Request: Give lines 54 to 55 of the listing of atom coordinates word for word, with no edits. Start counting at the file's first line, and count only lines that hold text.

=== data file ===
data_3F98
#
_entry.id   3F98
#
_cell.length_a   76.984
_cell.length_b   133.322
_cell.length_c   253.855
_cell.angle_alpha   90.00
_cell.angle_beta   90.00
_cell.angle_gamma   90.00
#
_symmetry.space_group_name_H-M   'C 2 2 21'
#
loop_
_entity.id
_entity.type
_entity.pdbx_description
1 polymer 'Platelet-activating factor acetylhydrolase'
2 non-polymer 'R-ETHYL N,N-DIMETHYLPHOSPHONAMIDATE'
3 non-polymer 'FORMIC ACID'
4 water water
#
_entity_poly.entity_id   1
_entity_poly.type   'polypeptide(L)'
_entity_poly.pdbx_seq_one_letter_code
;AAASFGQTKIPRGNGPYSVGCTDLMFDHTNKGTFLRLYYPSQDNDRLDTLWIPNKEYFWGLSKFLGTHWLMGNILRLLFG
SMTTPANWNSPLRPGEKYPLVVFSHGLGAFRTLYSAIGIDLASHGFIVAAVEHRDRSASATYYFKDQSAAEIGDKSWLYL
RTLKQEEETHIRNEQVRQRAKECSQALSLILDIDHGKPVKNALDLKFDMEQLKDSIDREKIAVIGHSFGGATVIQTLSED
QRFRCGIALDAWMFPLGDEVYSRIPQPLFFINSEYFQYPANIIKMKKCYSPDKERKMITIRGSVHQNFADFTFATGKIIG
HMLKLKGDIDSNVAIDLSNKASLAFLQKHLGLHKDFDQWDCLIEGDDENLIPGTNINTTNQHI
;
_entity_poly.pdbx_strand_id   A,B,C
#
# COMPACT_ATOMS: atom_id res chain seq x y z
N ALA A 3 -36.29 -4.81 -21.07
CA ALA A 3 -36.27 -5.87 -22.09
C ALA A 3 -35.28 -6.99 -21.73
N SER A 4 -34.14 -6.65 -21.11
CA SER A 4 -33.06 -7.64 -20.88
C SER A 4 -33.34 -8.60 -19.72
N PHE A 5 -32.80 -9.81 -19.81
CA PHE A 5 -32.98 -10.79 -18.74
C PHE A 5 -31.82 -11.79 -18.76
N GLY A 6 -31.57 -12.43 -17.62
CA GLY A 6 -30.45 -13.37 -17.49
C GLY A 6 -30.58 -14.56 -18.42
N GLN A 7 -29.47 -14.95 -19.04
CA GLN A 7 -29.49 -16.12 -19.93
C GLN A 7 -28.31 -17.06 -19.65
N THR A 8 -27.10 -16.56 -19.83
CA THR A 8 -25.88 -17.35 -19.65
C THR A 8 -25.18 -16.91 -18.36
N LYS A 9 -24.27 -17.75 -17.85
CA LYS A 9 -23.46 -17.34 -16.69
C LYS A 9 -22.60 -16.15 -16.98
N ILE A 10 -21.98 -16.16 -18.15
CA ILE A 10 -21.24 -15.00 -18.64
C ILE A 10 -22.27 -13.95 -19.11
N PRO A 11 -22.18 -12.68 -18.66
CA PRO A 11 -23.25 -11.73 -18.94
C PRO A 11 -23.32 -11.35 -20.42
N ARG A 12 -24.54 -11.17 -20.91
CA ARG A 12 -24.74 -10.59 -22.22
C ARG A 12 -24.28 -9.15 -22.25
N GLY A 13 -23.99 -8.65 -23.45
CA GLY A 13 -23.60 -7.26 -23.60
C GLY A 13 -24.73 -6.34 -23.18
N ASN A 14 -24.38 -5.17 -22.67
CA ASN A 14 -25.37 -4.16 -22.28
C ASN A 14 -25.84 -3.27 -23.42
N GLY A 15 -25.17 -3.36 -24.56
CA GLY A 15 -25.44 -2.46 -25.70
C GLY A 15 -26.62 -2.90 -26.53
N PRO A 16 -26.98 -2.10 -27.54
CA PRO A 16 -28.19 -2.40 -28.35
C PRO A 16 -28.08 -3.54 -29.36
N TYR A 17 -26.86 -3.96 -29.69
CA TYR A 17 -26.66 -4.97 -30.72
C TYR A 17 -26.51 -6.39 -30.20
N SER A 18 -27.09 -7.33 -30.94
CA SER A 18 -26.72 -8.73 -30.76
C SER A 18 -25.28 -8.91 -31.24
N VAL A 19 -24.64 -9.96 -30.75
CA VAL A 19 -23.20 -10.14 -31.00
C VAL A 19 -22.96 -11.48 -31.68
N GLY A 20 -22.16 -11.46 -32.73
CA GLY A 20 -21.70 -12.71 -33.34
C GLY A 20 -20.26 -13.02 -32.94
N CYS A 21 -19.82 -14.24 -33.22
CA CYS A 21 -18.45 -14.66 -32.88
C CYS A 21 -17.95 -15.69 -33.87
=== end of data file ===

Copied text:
CA LYS A 9 -23.46 -17.34 -16.69
C LYS A 9 -22.60 -16.15 -16.98